The Australian Transport Safety Bureau (ATSB) has confirmed on Thursday (15 September) that the large wing part found off a Tanzania coast in June is from the missing Malaysia Airlines flight MH370. The bureau also said it is conducting further examination of the piece of debris to see if it can provide any clues to the final hours of the flight.

On the request of the Malaysian government, the ATSB secured the flaperon found on the island of Pemba and began its examination at its facilities in Canberra. It said that preliminary identification from photographs indicated that the piece was likely to be a section of a Boeing 777 outboard flap.

The bureau said in its recent update that examination of the several part numbers found on the flaperon confirmed it belonged to a Boeing 777 outboard flap and that it was "consistent with the physical appearance, dimensions and construction of the part".

The ATSB added that a date stamp associated with one of the part numbers showed the manufacture date as 23 January, 2002, which was found consistent with the 31 May, 2002, delivery date for 9M-MRO. The identification stamps also had an "OL" number, which was in addition to the Boeing part number. These numbers were unique identifiers relating to part construction.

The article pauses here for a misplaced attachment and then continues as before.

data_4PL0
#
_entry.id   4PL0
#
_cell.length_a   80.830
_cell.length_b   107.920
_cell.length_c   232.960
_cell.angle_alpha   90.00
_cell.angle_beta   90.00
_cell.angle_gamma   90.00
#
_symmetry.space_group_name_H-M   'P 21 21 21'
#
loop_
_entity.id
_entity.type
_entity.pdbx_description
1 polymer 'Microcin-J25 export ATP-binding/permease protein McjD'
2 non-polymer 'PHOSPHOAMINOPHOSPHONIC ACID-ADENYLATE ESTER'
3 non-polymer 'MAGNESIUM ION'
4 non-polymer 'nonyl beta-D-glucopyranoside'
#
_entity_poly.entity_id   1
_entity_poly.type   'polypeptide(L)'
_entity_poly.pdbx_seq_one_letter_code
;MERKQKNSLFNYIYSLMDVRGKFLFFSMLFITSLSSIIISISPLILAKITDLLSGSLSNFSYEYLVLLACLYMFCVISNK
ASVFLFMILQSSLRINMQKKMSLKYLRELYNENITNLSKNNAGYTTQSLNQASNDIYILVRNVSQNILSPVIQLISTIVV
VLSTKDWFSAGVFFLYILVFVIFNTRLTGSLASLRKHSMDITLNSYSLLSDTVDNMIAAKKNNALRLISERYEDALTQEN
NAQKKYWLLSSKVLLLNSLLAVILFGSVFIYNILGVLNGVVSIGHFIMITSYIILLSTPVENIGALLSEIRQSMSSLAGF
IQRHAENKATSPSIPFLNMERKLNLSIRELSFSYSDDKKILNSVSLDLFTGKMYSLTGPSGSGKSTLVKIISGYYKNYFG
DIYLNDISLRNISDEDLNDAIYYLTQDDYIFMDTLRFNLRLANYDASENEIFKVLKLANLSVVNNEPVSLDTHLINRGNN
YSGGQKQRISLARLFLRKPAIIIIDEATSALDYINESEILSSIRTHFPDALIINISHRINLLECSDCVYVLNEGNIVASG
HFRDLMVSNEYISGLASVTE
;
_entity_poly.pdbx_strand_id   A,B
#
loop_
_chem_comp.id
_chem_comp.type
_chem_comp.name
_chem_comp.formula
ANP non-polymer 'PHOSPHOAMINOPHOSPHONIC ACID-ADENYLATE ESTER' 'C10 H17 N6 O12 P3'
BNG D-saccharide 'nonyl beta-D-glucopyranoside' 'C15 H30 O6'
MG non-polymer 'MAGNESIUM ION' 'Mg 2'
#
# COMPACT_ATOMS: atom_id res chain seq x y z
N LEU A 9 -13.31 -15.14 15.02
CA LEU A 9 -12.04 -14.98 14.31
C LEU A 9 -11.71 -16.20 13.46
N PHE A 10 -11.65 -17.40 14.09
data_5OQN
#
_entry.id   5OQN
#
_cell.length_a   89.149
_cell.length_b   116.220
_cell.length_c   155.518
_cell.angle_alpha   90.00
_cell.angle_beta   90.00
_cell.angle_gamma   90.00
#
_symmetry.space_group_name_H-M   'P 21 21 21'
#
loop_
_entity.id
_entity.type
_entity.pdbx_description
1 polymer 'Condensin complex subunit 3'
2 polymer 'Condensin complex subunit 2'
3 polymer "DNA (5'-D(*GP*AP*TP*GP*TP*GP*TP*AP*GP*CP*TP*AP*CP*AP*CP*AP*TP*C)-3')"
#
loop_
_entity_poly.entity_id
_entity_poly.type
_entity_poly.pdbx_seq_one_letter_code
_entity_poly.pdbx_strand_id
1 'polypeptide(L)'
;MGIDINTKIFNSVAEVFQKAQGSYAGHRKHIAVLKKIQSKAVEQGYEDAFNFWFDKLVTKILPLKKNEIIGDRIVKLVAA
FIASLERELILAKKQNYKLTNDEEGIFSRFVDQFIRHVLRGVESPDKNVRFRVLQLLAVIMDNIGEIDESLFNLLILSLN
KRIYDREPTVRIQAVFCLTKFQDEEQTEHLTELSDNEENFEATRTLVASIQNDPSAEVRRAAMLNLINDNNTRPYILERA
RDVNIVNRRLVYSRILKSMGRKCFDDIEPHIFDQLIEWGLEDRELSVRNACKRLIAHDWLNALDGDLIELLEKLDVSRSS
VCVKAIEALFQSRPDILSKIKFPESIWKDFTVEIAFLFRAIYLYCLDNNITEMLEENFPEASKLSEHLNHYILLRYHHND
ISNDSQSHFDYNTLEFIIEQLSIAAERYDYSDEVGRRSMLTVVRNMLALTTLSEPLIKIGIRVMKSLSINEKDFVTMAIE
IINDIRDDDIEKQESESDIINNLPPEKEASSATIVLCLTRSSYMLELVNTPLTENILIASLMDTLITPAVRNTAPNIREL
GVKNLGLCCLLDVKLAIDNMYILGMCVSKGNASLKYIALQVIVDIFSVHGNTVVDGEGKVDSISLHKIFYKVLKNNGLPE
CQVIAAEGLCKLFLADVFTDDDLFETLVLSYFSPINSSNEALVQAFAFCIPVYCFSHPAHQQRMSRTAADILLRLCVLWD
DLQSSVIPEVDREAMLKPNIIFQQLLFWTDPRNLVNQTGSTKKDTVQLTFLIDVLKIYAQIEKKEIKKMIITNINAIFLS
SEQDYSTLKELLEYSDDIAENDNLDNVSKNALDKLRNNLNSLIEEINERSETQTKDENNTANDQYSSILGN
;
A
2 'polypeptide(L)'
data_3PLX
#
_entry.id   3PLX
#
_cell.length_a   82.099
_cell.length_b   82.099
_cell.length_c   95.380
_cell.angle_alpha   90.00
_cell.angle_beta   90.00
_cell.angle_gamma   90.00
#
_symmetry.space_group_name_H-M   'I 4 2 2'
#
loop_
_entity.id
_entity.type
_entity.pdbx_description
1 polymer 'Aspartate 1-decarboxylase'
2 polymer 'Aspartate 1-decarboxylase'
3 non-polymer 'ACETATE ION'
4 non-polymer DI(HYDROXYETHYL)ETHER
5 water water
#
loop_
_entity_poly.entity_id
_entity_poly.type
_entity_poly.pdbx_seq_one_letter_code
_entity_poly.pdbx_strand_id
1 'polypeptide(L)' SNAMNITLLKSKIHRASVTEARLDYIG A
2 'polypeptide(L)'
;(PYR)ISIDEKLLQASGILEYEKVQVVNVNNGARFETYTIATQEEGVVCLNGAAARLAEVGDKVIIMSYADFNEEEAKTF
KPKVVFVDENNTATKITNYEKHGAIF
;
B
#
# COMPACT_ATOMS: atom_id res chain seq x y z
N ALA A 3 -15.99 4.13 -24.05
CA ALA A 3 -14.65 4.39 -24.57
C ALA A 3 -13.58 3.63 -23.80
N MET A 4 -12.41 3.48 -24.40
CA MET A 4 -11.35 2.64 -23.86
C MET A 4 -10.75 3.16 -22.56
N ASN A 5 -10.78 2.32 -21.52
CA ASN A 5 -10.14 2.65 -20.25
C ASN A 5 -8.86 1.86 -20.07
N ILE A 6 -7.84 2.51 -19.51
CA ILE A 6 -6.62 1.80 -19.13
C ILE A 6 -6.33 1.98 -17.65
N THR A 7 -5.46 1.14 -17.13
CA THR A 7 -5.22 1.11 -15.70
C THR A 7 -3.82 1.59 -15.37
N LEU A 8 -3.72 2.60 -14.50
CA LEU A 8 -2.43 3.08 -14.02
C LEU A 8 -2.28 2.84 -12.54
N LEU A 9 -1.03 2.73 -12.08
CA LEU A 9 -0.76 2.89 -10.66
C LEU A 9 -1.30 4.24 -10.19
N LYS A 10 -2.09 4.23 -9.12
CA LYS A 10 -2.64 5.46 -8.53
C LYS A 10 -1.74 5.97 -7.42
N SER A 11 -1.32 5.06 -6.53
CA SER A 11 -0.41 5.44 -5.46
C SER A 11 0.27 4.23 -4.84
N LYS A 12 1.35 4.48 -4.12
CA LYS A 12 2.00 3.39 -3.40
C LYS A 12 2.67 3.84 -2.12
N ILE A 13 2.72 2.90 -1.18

The Italian part manufacturer matched its records with these numbers and confirmed that all those numbers related to the same serial number outboard flap that was shipped to Boeing as line number 404, which was delivered to Malaysian Airlines and registered as 9M-MRO.

Mh370 tanzania debris
Australian Transport Safety Bureau (ATSB) confirmed after examination of identification numbers (in picture) on the flaperon found off the Tanzania coast that it belongs to missing Malaysia Airlines flight MH370 Australian Transport Safety Bureau ATSB

"Based on the above information, the part was confirmed as originating from the aircraft registered 9M-MRO and operating as MH370," ATSB said.

The authorities are now studying the flap section for signs that may indicate the state of flap operation at the time of separation from the wing. "This information may contribute to an increased understanding of end of flight scenarios," the bureau added.

Meanwhile, Blaine Gibson, a US lawyer-turned-independent investigator trying to resolve the mystery of the missing MH370, handed over five pieces of debris to ATSB earlier this week for examination. The pieces found off Madagascar bear signs of damage from intense heat or fire. Gibson believes that if confirmed to be from the missing Malaysian flight, these pieces could give the ongoing investigation a new dimension.

Australian authorities are running a search for the wreckage in the southern Indian Ocean for the past two years following the plane's disappearance on 8 March, 2014, but have recovered nothing so far. A second sweep of the 120,000sq km ocean floor is set to begin soon to see if the wreckage was missed in the initial sweep.